In the world of healthcare, 2020 was generally considered the Year of the Nurse. In the realms of business and commerce, though, 2020 might be considered the Year of the Remote Worker. After all, according to a Gallup poll last April, at the height of the COVID-19 pandemic onset, around 51% of Americans reported they were “always” working remotely, and even as some employees start to head back to the office, the percentage of workers who have shifted to permanently working from home is expected to double this year.
Top companies like Twitter, Facebook, and REI have already announced plans to make full-time or part-time remote work an option for employees, and many others, especially in Big Tech, are expected to follow suit. Essentially, this past year turned working from home from a fun perk offered by a few select companies, to a permanent solution for many businesses as they saw it often resulted in better productivity and improved mental health for their employees.
But all of this upheaval in where and how businesses conduct work means new frontiers of growth and adaptability for IT support technicians and other IT support careers.
Even before the pandemic hit, the Bureau of Labor Statistics predicted that computer support specialist jobs — like help desk technicians, desktop support technicians, network technicians, etc. — would grow much faster than average over the next several years. With more and more workers stationed in home offices, IT support technicians will be increasingly important to ensure everyone is up-to-date, connected, and supplied with the right tools for their jobs.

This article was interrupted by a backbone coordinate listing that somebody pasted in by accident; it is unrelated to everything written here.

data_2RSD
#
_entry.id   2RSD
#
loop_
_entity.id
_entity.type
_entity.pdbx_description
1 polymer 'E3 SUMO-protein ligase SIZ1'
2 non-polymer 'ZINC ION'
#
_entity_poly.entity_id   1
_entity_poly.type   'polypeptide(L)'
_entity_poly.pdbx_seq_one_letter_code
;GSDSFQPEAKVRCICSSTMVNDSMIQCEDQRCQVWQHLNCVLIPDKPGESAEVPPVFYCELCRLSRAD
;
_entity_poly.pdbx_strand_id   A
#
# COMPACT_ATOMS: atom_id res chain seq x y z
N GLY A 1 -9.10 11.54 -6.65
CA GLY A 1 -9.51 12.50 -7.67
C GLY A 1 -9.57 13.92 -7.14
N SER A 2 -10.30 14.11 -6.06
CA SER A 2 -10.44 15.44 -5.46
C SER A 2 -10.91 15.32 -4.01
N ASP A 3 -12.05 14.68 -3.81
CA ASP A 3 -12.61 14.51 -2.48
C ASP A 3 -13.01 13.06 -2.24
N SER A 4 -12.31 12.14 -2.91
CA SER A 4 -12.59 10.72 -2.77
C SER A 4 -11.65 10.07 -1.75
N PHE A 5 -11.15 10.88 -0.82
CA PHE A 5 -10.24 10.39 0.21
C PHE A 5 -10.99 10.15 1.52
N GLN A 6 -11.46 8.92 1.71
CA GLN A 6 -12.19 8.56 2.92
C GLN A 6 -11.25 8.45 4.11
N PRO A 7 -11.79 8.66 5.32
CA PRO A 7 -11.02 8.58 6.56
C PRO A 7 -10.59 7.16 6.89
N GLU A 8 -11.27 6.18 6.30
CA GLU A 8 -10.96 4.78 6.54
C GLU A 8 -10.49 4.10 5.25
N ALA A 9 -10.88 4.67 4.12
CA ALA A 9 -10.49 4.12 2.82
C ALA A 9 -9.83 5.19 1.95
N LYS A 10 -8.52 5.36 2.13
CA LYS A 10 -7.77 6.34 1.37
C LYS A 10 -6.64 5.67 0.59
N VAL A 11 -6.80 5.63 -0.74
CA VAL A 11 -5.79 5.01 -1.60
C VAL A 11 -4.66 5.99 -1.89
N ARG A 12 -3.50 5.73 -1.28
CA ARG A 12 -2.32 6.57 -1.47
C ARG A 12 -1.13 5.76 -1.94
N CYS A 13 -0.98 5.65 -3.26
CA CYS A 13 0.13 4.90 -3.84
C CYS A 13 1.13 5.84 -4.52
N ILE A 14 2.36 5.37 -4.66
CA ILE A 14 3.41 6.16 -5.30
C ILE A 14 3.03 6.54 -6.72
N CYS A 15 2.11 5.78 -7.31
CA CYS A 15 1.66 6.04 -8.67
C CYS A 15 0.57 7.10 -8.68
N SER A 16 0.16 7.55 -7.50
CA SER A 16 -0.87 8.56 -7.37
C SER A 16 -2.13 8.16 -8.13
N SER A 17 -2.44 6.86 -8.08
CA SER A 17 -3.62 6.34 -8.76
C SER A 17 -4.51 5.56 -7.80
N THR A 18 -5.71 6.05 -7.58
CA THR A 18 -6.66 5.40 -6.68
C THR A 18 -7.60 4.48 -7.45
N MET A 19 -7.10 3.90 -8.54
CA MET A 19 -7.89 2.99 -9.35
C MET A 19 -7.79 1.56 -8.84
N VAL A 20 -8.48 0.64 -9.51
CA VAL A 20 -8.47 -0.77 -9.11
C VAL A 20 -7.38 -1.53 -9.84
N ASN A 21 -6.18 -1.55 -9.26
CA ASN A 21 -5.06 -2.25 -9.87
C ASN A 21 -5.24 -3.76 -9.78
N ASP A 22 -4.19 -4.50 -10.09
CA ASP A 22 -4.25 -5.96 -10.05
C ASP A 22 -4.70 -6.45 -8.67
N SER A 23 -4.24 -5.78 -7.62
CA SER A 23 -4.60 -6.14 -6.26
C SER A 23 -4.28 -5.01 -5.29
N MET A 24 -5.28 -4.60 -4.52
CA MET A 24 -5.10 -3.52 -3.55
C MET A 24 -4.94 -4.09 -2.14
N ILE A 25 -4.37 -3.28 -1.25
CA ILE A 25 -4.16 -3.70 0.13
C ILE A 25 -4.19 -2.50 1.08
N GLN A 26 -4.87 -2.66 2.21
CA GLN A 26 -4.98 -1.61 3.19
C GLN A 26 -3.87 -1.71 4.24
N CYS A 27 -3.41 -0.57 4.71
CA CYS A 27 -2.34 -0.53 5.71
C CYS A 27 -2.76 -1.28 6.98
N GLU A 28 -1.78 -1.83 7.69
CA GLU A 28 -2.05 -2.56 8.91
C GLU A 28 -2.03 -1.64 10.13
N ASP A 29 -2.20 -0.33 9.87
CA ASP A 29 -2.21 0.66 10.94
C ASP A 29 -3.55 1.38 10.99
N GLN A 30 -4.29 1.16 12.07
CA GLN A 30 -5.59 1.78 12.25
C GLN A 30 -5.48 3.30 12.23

A lot of the tasks IT support and help desk technicians are used to performing will stay the same — things like:
- Listening to and diagnosing computer problems based on end users’ descriptions
- Walking end users through problem-solving steps
- Repairing computers and other related equipment
- Training end users on new software or hardware, applications, and devices
- Providing overviews of what computer or networking systems are giving end users the most trouble
- Keeping systems and applications updated and deploying patches as necessary
At the same time, there will be some new challenges on the horizon for IT support teams who are managing a remote workforce. Things like: helping users define their workspaces, advising and setting clear expectations for availability so that work doesn’t become a constant stream, and perhaps most importantly, helping ensure all these varied home office systems are secure from cyberattacks. Cybersecurity is often ranked among the top concerns for businesses in 2021, and the challenges presented by remote working will require an all-hands-on-deck approach to IT.
All of this just further reinforces the fact that IT support technicians are absolutely vital to this new phase of the workforce, and companies will be looking for skilled, trained job candidates to be a part of this evolution. If you’re interested in learning more about this field and how you can be a part of it, contact us here to talk to an advisor about our Associate of Applied Science in Information Technology Support Technician program.